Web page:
Soul Food That’s Good For the Body, Too

A candid interview on healthy soul food cooking and business habits, with authors and food activists Alice Randall and Caroline Randall-Williams.

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Dynamic mother-daughter duo, authors and professors Alice Randall and Caroline Randall-Williams, have taken the food industry by storm with their healthy and innovative spin on traditional soul food and their debut cookbook, Soul Food Love: Healthy Recipes Inspired by One Hundred Years of Cooking in a Black Family.

Through storytelling, a history lesson, and delectable recipes, these women invite you to pull up a seat to their kitchen table as they enlighten you on wellness, tradition, business, and the spirit of family.

BlackEnterprise.com: How did the idea of coming together for a healthy soul food cookbook come about?
Randall: The cookbook started when I woke up one morning and realized I weighed 250 pounds and needed to start on a diet. I wanted to reshape my life so my daughter, who is an excellent home cook, started sharing recipes from her kitchen because she felt my diet was about deprivation and I was losing some of the family history, the soul food, that I loved through the process of reinvention.

Caroline began sharing her recipes, which became love letters that she wrote to me. For the first part of the book we wanted to write a letter to the four mothers before us and their kitchens, and love letters to the future and our health, through these recipes.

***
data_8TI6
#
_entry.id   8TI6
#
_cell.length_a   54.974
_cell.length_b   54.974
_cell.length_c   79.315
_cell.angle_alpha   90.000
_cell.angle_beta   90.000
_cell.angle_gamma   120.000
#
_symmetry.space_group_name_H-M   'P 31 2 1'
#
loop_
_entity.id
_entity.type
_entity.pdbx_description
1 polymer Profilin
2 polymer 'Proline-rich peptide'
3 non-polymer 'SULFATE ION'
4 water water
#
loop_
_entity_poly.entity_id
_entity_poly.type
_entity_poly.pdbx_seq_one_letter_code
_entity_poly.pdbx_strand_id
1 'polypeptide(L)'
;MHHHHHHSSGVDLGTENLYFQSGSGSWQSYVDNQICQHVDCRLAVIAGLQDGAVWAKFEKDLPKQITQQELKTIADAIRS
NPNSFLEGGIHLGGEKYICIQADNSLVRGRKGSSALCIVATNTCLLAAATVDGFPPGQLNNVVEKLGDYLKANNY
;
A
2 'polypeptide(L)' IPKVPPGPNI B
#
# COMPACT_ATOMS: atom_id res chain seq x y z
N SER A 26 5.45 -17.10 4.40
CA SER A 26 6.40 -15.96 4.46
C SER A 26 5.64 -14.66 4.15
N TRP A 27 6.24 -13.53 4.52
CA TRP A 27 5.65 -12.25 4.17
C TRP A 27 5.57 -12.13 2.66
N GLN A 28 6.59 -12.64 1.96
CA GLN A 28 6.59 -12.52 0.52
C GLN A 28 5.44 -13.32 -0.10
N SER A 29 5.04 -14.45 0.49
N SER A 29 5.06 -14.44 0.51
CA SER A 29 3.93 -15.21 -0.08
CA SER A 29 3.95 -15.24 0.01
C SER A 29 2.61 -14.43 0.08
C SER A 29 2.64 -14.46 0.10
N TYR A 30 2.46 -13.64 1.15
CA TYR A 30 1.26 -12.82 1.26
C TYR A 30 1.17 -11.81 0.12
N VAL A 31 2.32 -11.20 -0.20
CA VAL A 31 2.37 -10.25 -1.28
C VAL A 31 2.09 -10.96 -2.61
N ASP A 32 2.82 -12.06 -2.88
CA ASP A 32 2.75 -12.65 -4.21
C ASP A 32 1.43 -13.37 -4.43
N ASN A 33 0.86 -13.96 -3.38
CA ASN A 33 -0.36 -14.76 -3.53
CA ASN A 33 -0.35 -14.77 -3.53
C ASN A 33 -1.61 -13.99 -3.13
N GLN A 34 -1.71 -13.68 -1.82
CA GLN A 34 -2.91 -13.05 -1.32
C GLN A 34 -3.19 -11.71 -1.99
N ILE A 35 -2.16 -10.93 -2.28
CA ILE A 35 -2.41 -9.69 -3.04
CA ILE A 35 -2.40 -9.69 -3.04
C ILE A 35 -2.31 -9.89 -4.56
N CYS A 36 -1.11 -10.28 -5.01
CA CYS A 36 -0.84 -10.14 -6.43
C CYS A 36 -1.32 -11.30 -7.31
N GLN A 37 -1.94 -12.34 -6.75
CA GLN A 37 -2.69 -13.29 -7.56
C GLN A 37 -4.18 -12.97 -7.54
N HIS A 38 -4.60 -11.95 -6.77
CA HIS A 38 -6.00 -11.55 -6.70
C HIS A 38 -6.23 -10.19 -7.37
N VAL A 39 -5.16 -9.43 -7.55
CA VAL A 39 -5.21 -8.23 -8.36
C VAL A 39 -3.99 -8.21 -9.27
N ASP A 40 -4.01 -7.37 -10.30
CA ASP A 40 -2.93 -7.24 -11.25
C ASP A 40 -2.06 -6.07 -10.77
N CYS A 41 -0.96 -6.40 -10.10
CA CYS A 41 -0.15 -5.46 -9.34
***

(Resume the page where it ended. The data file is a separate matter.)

What inspired you to include the history of the recipes with the recipes in Soul Food Love?
Randall: The history is how we got where we are. We don’t just adapt the recipes. Caroline started to look through her Grandma’s recipes and she found the healthy food ways in our black past that we had forgotten.

Randall-Williams: You tell people you have a healthy soul food cookbook and that sometimes takes some explaining. To be able to write the story of where these recipes came from helps to remind people that these healthy recipes are also a part of our history. To put them in context and to share the memories that come up around them felt really important to us.

What significant changes have been made to the traditional southern recipes in order to ensure that the meals in your cookbook take heed to health?
Randall-Williams: One of my jobs was to revise recipes, and one of my jobs was to remix recipes. For example: I have a new take on potato salad. I have a roasted sweet potato, pomegranate and spicy pepper salad that is full of heat and uses the classic soul food staple sweet potato. It’s delicious and good for you.

Randall: She has wonderful chicken salad but instead of using mayonnaise, she uses non-fat Greek yogurt and it’s just fantastic.

When people consider their soul food they usually like it how they like it. What would you say to those who’d argue that including healthy may mean excluding flavor and taste?
Randall-Williams: One of the most important backbones of my cookbook, and of soul food cooking, is knowing how to enjoy heat. I love a hot pepper—cayenne, paprika. I think spices are so underutilized these days and they are such an important part of where our cooking began. When we say ‘soul food,’ we have to ask ourselves what we really mean. When I say ‘soul food’ I mean food that tastes good, is good for me, and shows the people around me that I love them and want them to live and live well.

Randall: You can definitely get the richness and flavors in there without all the calories.

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